Facility managers interested in becoming part of the “C” suite management team will need to think strategically about many issues to effectively prepare their organization to meet future challenges. The energy picture is undoubtedly front and center among them because current trends point to major changes ahead that will likely affect energy costs (and therefore bottom line profits), energy sources, construction practices, and operations of healthcare facilities.
In terms of the national energy picture, where are we now? Where are we headed? And how should businesses prepare for future energy-related risks? These were the questions that were discussed during a two-day workshop last year hosted by the U.S. EPA and the Global Business Network (GBN). We brought together senior executives from twenty major U.S. companies (including Merck & Co. Inc. and Jones Lang LaSalle) to consider how potential energy impacts may affect U.S. businesses over the next decade. Their recommendations are found in a ground-breaking report entitled Energy Strategy for the Road Ahead, available free-of-charge at www.energystar.gov.
They found that market trends suggest that the demand for energy resources will rise dramatically over the next 25 years1:
If energy prices also rise dramatically due to increased demand and constrained supply, business impacts could include:
Recent history also demonstrates that catastrophic weather events, terrorism, and shifting economic centers are not just events of our imagination but realities of our lifetime. Given this challenging landscape, what steps do U.S. businesses need to take today to survive a potentially disruptive energy future?
Scenario planning is a proven, strategic tool that helps make planning for the future more tangible and immediate and also helps test how decisions made today could affect a company in the future. Two key factors that would affect the future ahead include changes in global economic patterns and shifts in U.S. policy and regulation regarding climate change. The following four scenarios were created by the corporate executives who participated in the workshop:
The Same Road—This is a world in which the combination of political inertia and global economic growth keeps the U.S. energy environment in familiar territory. Energy prices fluctuate in well established patterns, along an upward trend with a series of price spikes. Economic power steadily shifts towards developing nations, but not a disruptive pace that threatens the historically industrialized nations. There is slow growth towards strategic energy management due to relatively low energy prices, few government incentives, and lack of policy initiatives to address climate change.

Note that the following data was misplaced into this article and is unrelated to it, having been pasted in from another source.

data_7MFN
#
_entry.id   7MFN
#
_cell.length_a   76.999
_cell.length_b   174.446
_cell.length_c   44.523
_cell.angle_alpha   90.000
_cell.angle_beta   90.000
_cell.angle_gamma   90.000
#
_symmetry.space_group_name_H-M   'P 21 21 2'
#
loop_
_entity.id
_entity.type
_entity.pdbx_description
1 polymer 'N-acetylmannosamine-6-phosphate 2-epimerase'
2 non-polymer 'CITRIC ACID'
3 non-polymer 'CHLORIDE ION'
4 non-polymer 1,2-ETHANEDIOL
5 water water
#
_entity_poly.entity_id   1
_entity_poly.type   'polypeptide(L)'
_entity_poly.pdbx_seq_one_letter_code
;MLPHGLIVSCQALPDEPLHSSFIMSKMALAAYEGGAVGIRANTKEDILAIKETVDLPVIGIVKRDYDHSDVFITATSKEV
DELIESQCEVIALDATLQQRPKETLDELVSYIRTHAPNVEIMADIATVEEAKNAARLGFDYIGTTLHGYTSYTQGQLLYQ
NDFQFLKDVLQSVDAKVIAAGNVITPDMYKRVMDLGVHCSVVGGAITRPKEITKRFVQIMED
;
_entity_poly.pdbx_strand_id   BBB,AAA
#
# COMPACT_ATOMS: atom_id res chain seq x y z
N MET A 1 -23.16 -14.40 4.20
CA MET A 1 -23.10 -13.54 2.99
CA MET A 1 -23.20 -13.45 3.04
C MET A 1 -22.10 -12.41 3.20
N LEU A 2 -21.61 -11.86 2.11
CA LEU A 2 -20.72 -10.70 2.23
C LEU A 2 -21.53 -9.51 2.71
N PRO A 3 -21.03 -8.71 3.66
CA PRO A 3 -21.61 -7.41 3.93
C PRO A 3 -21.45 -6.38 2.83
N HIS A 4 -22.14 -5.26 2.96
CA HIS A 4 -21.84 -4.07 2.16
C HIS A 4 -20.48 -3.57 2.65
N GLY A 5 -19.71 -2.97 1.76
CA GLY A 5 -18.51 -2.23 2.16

The Long Road—This is a world in which a combination of rapidly shifting political conditions, along with booms and bust of global economic growth push the U.S. through a long hard transition similar to the 1970s. Energy prices fluctuate, with large and sudden spikes, and traditional energy supplies are subject to disruption and insufficient investment. Economic power shifts significantly towards developing nations in a way that is very disruptive to the historically industrialized nations and ultimately unsustainable to the newly emergent ones. Movement toward strategic energy management is overly cautious and almost too late, only happening after energy prices rise, the locus of economic power shifts, consensus around climate change passes a tipping point, and companies have had to face long and difficult adaptive challenges.
The Broken Road—This is a world in which a combination of political indecision and uneven global economics set the stage for a sudden break with the past. Energy prices fluctuate in well established patterns for several years, until severe weather and political tensions create a supply shock that kicks up prices and long-term concerns. Through the resulting gyrations in global trade, currency, and energy markets, American political and business will crystallizes quickly to jumpstart and accelerate national programs to move the U.S. to global leadership. Though late, this move toward strategic energy management finally takes place at a torrid and successful pace.